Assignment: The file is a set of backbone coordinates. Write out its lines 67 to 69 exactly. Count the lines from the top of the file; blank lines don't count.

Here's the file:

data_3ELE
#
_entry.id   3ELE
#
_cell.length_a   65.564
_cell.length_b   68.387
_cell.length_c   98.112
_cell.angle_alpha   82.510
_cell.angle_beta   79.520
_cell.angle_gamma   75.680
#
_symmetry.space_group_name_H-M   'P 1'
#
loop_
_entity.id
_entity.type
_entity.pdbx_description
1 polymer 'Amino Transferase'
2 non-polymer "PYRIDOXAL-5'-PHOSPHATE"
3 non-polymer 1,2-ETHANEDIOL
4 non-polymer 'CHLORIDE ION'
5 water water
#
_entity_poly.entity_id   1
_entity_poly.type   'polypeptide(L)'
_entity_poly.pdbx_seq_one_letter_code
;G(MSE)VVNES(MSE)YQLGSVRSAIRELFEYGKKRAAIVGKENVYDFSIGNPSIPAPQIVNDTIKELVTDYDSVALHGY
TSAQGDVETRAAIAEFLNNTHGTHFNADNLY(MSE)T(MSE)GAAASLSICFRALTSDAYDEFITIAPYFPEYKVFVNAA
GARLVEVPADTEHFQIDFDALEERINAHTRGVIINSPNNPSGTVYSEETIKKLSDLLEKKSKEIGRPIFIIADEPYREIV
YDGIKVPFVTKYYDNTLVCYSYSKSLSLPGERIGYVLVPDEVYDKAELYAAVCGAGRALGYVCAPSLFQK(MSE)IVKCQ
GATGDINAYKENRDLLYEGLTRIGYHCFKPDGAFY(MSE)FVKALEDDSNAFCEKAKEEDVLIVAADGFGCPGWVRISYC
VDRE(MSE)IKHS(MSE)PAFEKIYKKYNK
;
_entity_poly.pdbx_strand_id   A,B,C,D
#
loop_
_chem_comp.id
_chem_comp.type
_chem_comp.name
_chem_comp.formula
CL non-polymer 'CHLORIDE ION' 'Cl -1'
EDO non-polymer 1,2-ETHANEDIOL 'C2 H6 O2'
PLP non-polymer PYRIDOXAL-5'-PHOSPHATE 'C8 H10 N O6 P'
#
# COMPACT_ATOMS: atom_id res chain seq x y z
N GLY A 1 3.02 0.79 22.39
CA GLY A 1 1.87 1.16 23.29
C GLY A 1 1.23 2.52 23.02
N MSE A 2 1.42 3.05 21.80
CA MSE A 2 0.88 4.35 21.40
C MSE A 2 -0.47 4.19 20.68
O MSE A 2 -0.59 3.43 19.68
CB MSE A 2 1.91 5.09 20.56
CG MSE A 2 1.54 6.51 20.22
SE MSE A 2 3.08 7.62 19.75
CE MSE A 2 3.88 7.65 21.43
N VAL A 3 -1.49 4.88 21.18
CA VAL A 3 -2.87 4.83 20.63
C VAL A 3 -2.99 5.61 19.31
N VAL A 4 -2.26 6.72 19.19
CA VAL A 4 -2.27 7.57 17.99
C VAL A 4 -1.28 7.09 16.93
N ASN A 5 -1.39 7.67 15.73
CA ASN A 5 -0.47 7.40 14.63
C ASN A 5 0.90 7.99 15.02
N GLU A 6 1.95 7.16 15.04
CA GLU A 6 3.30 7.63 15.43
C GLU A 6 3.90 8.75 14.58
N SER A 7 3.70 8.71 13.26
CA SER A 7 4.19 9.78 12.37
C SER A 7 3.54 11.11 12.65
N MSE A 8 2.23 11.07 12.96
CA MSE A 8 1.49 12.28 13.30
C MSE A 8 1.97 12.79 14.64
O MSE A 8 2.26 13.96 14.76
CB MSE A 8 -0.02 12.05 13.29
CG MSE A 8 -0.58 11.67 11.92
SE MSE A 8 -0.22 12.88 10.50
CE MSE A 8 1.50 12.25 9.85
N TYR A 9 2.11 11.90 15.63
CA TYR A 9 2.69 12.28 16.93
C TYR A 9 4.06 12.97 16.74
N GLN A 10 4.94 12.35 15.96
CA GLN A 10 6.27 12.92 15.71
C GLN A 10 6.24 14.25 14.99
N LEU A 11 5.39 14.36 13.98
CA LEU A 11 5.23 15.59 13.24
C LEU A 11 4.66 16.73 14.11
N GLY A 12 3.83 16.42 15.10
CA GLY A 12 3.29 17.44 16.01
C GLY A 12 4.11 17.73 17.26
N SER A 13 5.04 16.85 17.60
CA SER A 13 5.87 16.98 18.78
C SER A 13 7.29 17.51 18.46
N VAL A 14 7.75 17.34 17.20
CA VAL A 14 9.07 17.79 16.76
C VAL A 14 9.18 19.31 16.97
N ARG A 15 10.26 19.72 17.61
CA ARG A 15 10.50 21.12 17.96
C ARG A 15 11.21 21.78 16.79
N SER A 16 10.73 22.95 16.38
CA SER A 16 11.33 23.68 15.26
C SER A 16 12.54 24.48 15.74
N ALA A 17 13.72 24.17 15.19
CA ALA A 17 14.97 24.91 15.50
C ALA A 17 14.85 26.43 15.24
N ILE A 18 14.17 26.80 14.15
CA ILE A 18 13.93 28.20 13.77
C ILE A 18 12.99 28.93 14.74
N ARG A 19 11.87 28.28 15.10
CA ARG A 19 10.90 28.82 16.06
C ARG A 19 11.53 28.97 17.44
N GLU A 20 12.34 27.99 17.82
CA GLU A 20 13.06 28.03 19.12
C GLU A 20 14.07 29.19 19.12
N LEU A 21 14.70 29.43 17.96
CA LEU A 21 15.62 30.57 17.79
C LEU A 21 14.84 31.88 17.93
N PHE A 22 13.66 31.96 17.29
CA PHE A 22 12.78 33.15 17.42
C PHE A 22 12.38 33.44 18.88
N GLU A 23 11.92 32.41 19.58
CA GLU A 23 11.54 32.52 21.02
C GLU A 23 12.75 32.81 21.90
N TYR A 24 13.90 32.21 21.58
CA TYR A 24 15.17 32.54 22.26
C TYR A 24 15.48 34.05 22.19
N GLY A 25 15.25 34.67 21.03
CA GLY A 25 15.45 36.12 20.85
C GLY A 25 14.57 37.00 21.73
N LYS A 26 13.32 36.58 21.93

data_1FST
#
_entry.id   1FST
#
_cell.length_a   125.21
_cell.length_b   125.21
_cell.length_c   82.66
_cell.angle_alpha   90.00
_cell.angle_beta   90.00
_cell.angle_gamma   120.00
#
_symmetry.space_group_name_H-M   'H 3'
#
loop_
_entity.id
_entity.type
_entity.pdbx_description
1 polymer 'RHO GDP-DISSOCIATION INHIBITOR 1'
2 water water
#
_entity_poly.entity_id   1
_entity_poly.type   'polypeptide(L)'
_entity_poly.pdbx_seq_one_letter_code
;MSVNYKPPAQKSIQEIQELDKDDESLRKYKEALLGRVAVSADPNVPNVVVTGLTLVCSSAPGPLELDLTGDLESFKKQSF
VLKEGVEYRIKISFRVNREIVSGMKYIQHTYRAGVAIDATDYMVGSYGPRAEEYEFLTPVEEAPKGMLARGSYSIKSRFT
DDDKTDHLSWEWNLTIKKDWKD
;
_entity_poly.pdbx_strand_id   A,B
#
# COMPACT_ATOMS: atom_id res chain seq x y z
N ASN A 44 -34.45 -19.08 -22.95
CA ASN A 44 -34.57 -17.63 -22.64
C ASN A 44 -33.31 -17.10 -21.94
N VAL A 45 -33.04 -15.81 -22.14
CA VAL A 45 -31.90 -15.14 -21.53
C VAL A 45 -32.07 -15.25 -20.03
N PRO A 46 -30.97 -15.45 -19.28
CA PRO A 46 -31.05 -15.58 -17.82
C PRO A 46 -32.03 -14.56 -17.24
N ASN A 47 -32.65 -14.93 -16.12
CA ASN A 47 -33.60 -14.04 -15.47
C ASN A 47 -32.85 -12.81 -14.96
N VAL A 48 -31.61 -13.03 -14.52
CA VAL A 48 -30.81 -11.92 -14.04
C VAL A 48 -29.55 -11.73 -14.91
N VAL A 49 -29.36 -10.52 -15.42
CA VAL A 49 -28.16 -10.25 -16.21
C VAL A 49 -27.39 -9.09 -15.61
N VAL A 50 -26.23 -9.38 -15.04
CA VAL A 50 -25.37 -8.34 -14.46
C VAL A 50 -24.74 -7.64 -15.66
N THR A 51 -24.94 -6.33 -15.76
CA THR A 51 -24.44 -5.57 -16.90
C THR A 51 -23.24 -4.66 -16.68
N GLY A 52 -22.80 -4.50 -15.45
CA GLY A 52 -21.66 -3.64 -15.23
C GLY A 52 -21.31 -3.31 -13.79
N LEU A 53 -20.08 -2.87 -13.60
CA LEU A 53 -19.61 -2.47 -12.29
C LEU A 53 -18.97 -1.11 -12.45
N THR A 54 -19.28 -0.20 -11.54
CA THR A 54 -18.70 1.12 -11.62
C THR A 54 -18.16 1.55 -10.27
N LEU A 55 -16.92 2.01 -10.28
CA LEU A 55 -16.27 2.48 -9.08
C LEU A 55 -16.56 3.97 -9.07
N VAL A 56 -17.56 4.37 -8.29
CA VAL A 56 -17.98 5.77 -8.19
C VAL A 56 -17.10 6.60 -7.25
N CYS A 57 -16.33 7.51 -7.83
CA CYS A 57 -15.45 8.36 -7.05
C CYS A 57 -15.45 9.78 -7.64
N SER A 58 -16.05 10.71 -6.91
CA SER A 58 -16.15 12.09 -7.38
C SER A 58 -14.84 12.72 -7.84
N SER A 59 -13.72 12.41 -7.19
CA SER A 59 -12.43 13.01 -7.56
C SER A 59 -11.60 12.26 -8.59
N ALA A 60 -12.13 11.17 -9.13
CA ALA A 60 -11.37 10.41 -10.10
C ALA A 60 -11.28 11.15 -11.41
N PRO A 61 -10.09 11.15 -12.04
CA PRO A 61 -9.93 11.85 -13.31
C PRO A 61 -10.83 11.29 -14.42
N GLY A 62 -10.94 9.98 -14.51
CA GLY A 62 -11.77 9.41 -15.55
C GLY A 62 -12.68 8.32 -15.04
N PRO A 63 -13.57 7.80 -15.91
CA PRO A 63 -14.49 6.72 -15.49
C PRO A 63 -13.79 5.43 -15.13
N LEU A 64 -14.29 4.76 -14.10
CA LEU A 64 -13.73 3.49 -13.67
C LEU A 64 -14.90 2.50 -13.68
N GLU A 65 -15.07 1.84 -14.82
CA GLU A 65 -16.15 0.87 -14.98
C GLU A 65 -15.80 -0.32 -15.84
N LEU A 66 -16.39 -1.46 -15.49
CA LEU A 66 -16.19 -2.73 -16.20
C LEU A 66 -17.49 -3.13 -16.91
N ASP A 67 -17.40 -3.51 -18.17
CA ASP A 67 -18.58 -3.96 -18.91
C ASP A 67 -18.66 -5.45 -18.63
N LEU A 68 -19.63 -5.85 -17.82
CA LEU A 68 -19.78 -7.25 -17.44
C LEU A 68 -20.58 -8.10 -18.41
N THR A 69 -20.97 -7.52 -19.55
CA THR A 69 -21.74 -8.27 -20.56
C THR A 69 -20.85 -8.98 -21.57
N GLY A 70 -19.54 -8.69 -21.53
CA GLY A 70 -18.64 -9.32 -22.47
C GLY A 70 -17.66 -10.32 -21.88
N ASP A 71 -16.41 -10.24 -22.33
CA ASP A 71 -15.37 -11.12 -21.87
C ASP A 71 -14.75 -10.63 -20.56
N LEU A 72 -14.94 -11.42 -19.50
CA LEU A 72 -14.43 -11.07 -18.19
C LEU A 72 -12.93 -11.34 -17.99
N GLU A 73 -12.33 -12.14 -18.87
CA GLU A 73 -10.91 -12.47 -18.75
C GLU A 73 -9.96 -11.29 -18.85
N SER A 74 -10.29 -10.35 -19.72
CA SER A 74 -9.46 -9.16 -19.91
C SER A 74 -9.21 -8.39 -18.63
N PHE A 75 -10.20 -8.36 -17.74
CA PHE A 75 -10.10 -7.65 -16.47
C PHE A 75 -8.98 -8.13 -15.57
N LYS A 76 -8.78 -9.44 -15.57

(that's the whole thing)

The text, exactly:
CA GLU A 6 3.30 7.63 15.43
C GLU A 6 3.90 8.75 14.58
N SER A 7 3.70 8.71 13.26